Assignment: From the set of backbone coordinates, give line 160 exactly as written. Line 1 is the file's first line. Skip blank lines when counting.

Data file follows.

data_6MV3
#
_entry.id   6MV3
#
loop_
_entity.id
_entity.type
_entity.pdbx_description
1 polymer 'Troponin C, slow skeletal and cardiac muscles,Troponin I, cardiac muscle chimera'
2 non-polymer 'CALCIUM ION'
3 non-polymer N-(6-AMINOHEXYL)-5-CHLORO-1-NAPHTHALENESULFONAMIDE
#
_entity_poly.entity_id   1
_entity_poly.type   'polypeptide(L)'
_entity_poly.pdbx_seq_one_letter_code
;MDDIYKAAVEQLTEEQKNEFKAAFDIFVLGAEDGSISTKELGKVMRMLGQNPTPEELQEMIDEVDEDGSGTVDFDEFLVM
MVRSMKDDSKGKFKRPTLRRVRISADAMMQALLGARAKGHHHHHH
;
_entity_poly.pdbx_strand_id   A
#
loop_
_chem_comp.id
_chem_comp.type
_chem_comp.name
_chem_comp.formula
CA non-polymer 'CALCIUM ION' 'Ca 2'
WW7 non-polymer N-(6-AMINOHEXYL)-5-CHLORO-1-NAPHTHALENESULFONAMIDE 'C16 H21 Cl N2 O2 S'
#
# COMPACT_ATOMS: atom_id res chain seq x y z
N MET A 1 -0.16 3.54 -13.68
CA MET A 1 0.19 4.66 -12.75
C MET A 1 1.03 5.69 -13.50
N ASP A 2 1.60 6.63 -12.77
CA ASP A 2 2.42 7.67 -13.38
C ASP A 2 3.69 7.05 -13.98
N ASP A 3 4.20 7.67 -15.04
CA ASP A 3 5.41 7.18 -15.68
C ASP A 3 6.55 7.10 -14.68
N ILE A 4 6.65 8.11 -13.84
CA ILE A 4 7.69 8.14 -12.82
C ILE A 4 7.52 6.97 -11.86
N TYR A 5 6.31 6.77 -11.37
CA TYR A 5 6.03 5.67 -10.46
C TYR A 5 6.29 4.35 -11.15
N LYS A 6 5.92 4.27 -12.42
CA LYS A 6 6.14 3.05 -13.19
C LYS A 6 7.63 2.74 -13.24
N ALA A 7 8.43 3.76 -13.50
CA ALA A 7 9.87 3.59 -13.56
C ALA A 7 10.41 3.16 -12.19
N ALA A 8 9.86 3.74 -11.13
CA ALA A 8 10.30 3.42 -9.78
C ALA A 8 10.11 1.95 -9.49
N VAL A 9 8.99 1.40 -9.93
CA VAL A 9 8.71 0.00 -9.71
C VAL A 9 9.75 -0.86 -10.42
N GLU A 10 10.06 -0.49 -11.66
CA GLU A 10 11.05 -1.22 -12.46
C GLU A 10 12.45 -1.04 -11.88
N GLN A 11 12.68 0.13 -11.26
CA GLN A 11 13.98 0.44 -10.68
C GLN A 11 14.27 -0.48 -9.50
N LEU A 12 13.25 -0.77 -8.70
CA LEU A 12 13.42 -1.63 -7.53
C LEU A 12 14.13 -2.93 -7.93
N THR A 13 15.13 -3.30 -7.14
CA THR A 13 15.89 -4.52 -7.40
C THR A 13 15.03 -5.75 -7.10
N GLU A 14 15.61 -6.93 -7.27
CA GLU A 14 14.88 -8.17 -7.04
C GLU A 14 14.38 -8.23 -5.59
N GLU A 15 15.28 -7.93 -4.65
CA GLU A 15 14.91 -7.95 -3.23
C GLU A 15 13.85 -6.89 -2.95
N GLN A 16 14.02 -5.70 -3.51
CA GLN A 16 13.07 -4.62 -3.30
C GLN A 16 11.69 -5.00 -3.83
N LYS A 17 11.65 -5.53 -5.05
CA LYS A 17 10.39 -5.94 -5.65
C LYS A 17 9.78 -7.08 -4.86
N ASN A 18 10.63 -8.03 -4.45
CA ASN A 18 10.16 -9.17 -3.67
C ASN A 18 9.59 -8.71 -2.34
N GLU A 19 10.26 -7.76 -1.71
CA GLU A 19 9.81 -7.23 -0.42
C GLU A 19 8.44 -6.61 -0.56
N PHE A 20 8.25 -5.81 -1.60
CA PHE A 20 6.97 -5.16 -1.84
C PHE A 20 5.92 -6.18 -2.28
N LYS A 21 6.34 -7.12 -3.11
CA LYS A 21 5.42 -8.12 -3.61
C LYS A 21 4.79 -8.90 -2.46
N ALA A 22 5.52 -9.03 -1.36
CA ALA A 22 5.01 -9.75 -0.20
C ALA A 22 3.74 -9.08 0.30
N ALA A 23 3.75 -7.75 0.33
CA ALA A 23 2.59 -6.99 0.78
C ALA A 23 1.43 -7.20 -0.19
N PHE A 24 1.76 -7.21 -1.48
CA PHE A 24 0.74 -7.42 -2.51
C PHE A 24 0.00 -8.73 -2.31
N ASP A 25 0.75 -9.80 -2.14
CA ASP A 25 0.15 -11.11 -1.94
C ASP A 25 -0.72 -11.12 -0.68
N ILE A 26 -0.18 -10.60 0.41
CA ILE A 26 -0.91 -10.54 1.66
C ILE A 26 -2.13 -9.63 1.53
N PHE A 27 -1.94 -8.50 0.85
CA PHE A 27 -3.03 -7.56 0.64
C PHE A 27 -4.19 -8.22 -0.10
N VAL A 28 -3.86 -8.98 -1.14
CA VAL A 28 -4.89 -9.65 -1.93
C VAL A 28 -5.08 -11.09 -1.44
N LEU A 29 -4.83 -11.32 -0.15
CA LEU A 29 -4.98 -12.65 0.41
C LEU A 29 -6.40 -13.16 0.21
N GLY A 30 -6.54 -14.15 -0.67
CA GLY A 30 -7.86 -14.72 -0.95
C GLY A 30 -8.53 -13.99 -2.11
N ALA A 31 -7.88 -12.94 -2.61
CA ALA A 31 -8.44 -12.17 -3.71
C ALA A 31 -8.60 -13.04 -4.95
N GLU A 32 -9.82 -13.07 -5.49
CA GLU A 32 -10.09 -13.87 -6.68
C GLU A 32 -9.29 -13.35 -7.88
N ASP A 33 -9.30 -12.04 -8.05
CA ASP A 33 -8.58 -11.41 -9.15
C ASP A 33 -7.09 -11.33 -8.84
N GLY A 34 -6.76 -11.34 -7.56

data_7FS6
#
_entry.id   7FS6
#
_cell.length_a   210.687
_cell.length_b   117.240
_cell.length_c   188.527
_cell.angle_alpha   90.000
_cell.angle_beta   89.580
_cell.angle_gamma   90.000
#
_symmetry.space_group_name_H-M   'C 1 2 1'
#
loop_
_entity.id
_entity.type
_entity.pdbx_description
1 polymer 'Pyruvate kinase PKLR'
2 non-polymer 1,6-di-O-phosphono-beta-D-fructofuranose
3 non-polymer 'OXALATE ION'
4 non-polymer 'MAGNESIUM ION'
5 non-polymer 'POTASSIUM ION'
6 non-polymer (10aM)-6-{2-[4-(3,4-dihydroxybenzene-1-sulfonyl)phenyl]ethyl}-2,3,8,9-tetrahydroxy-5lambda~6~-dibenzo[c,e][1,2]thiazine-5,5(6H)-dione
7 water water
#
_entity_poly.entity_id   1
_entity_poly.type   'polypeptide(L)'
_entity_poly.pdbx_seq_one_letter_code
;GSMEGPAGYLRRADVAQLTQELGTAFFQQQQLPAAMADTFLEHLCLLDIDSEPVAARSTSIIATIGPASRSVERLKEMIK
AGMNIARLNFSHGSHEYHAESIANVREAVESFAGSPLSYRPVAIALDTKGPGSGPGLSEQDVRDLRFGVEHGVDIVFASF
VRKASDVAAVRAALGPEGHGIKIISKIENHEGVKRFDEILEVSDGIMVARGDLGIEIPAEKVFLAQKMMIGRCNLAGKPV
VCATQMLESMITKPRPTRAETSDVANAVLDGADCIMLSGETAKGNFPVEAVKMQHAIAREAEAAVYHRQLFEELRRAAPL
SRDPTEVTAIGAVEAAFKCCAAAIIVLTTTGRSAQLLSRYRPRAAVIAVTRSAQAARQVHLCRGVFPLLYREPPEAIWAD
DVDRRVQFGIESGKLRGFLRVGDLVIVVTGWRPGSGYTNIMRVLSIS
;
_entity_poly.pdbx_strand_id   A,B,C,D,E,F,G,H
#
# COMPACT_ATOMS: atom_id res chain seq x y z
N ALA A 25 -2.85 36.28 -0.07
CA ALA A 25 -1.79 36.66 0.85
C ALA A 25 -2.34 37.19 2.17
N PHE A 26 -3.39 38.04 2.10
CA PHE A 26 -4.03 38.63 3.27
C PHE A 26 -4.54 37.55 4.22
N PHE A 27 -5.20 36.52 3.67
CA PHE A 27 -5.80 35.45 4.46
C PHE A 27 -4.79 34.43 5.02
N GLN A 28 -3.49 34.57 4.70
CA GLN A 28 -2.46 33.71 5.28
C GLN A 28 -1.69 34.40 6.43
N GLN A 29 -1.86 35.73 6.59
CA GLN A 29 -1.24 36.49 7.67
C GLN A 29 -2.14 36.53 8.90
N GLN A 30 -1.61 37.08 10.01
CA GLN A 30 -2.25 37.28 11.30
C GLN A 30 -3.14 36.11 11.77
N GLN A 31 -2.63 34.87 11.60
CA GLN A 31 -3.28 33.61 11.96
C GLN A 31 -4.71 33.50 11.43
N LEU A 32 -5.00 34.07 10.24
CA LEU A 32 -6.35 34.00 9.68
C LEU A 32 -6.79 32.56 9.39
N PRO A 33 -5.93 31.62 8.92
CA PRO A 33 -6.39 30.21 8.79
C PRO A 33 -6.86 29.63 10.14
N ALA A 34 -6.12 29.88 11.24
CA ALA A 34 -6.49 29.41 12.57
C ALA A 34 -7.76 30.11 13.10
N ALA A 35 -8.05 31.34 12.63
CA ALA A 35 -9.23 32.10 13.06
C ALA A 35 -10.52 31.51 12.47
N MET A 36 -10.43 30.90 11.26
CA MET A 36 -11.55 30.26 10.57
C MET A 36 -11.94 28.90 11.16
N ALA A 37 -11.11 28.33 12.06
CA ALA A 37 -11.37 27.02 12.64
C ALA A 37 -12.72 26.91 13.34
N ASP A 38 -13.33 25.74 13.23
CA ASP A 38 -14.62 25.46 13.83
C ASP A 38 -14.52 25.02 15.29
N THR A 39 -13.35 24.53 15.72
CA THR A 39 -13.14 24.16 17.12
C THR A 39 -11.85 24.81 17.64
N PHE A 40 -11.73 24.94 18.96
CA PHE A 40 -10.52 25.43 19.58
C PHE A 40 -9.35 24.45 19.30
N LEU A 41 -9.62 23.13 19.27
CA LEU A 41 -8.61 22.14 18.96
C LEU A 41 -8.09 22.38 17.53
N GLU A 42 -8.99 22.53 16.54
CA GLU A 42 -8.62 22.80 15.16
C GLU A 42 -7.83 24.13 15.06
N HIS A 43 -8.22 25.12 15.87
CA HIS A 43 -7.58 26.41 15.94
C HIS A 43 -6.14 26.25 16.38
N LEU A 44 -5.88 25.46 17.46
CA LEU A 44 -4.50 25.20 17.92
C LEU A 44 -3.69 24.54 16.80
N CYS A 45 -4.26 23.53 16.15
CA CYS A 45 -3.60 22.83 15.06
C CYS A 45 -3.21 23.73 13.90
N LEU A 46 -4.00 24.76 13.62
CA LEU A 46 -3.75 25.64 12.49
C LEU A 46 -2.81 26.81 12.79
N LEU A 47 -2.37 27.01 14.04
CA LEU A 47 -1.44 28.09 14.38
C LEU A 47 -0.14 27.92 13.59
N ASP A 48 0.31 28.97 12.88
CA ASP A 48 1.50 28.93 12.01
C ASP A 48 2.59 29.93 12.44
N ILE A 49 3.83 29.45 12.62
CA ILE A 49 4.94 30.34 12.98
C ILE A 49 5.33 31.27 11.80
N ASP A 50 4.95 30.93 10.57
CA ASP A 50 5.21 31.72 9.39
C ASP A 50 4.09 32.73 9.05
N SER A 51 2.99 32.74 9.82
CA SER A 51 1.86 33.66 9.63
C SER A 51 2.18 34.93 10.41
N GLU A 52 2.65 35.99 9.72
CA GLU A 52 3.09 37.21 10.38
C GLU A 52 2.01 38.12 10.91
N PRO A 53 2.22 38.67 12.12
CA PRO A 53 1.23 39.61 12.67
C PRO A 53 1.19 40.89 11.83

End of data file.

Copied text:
VRKASDVAAVRAALGPEGHGIKIISKIENHEGVKRFDEILEVSDGIMVARGDLGIEIPAEKVFLAQKMMIGRCNLAGKPV